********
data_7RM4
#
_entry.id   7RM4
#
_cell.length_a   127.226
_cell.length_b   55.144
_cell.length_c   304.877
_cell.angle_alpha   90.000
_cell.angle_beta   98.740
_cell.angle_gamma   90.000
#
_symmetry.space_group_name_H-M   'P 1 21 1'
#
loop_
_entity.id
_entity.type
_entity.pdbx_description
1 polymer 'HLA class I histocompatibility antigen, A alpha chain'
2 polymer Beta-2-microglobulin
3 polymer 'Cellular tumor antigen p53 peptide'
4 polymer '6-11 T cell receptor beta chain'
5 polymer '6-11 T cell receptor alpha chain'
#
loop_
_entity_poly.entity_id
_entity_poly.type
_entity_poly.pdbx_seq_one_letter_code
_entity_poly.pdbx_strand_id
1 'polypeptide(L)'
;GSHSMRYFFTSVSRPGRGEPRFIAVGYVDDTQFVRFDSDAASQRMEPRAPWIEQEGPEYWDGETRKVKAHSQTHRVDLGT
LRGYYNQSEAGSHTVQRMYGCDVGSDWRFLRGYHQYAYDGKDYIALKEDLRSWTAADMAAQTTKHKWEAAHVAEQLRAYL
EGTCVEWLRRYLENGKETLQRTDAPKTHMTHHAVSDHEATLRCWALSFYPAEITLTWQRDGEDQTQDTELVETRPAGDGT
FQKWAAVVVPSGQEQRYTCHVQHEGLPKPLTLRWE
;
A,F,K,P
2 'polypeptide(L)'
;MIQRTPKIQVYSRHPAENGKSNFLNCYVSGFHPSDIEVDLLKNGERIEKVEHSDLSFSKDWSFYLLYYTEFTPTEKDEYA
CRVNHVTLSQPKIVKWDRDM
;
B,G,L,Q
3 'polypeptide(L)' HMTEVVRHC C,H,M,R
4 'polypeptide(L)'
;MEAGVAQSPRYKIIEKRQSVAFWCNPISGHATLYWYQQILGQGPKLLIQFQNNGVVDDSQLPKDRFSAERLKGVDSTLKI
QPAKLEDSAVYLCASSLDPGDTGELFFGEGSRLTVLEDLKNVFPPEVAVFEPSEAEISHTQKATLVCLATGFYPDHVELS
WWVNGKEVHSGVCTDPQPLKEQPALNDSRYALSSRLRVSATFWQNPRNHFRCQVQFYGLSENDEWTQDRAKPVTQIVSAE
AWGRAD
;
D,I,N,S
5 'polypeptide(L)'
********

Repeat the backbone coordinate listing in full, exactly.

data_7RM4
#
_entry.id   7RM4
#
_cell.length_a   127.226
_cell.length_b   55.144
_cell.length_c   304.877
_cell.angle_alpha   90.000
_cell.angle_beta   98.740
_cell.angle_gamma   90.000
#
_symmetry.space_group_name_H-M   'P 1 21 1'
#
loop_
_entity.id
_entity.type
_entity.pdbx_description
1 polymer 'HLA class I histocompatibility antigen, A alpha chain'
2 polymer Beta-2-microglobulin
3 polymer 'Cellular tumor antigen p53 peptide'
4 polymer '6-11 T cell receptor beta chain'
5 polymer '6-11 T cell receptor alpha chain'
#
loop_
_entity_poly.entity_id
_entity_poly.type
_entity_poly.pdbx_seq_one_letter_code
_entity_poly.pdbx_strand_id
1 'polypeptide(L)'
;GSHSMRYFFTSVSRPGRGEPRFIAVGYVDDTQFVRFDSDAASQRMEPRAPWIEQEGPEYWDGETRKVKAHSQTHRVDLGT
LRGYYNQSEAGSHTVQRMYGCDVGSDWRFLRGYHQYAYDGKDYIALKEDLRSWTAADMAAQTTKHKWEAAHVAEQLRAYL
EGTCVEWLRRYLENGKETLQRTDAPKTHMTHHAVSDHEATLRCWALSFYPAEITLTWQRDGEDQTQDTELVETRPAGDGT
FQKWAAVVVPSGQEQRYTCHVQHEGLPKPLTLRWE
;
A,F,K,P
2 'polypeptide(L)'
;MIQRTPKIQVYSRHPAENGKSNFLNCYVSGFHPSDIEVDLLKNGERIEKVEHSDLSFSKDWSFYLLYYTEFTPTEKDEYA
CRVNHVTLSQPKIVKWDRDM
;
B,G,L,Q
3 'polypeptide(L)' HMTEVVRHC C,H,M,R
4 'polypeptide(L)'
;MEAGVAQSPRYKIIEKRQSVAFWCNPISGHATLYWYQQILGQGPKLLIQFQNNGVVDDSQLPKDRFSAERLKGVDSTLKI
QPAKLEDSAVYLCASSLDPGDTGELFFGEGSRLTVLEDLKNVFPPEVAVFEPSEAEISHTQKATLVCLATGFYPDHVELS
WWVNGKEVHSGVCTDPQPLKEQPALNDSRYALSSRLRVSATFWQNPRNHFRCQVQFYGLSENDEWTQDRAKPVTQIVSAE
AWGRAD
;
D,I,N,S
5 'polypeptide(L)'